Ricky Rubio Of The Habsburg Empire: Picturing The NBA's Europe Through Geopolitical History

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Saturday in Vienna, the remains of Otto von Habsburg — would-be Emperor of Austria, Apostolic King of Hungary, (presumably non-apostolic) King of Bohemia, Dalmatia, Croatia, Slavonia, and Galicia, Lodomeria, and Illyria, and so on, had all those jobs not been downsized when he was two years old — were entombed, in two separate portions. The 98-year-old Otto died on July 4, an important day for people who care about republican government and the like.

Three days before his death, NBA owners, in a paroxysm of monarchical self-destruction unseen since the run-up to the First World War, locked out the league's players. A week before that, the same owners had spent their annual draft plucking unpronounceable, diacritic-laden boys — is that one Motiejūnas, Mirotić, or Mačvan? — from the Habsburgs' old stomping grounds.


Now, led by Nets point guard Deron Williams, the players are threatening to leave en masse for Europe — by which they mean Turkey, or specifically the former Constantinople, whose Sultans (or their wives) fought the Habsburgs (or their jaws) for 400 years. Williams, it's said, has masterfully put the screws to his boss, Mikhail Prokhorov, who maybe wants to be prime minister of the successor to the empire that finally united Turk and Austrian in their WW1 suicide pact. (Everything was paid for by the Germans, of course.) What is Europe?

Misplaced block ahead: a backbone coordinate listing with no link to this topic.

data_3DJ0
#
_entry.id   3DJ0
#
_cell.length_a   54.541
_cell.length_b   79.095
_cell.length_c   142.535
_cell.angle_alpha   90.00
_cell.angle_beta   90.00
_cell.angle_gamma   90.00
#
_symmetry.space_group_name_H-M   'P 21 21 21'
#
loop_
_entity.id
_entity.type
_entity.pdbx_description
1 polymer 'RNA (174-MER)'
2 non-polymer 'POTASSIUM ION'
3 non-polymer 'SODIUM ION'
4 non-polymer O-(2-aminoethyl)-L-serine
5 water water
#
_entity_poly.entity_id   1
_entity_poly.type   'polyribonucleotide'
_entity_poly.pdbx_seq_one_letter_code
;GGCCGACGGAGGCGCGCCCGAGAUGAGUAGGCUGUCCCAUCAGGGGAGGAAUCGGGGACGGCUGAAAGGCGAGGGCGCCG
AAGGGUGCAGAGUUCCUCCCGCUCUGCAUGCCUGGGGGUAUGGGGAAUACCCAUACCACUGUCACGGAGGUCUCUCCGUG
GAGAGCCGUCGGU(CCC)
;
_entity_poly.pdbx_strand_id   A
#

The late Otto has been toasted as an early proponent of European integration, which is a nice way of saying the last diehard for his own restoration. But it's hard to stay mad at a guy who outlived both Franz Ferdinand, his uncle taken out by Serb nationalists, and Franz Ferdinand, of "Take Me Out." Austria and Hungary were playing soccer, Otto was once told. "Against whom?" he asked.


ESPN's draft-night "talent" was, of course, painfully geopolitically correct, describing people as Latvian or Croatian or Serbian as if nations were real things! (Those last two weren't even separate "languages" till the 1990s.) In Europe, anyway, nationhood seems mostly to be a way of preserving USA Basketball's dull hegemony over the global game. Imagine a Habsburg Dream Team that could call on the Gasols and Bieberish PG Ricky Rubio of Spain (and with them, Ginóbili, etc. from the Spanish Empire), #6 pick Jan Veselý of Bohemia, Dirk Nowitzki of Würzburg (a prince-bishopric under the Holy Roman Empire), and so long as we're being ahistorical, Croatians (Dalmatians?) Toni Kukoč, Dražen Petrović, and Dino Radja.

Imagine no more! Here are the imperial loyalties of your 2011 NBA class, through the ages, along with other notable draftees from recent years. Caveats: Remarkably there were two Lithuanians and two Montenegrins selected this year; only the highest drafted of each is shown (sorry Motiejūnas and Mirotić). In general, things are based on birthplace — thus, Tony Parker is Belgian, not French. Where necessary, hometowns are noted in parentheses; otherwise who'd know where Marcin Gortat went in the three partitions of Poland? Colors and patterns should broadly indicate successor states — the fuchsia thus means today's Serbia is the last vestige of Yugoslavia, Europe's last real basketball empire. These are all, of course, subject to the political biases and chromatic whims of the author.

Click the image below for a full-sized chart.


Jonathan Liu is a writer in Brooklyn.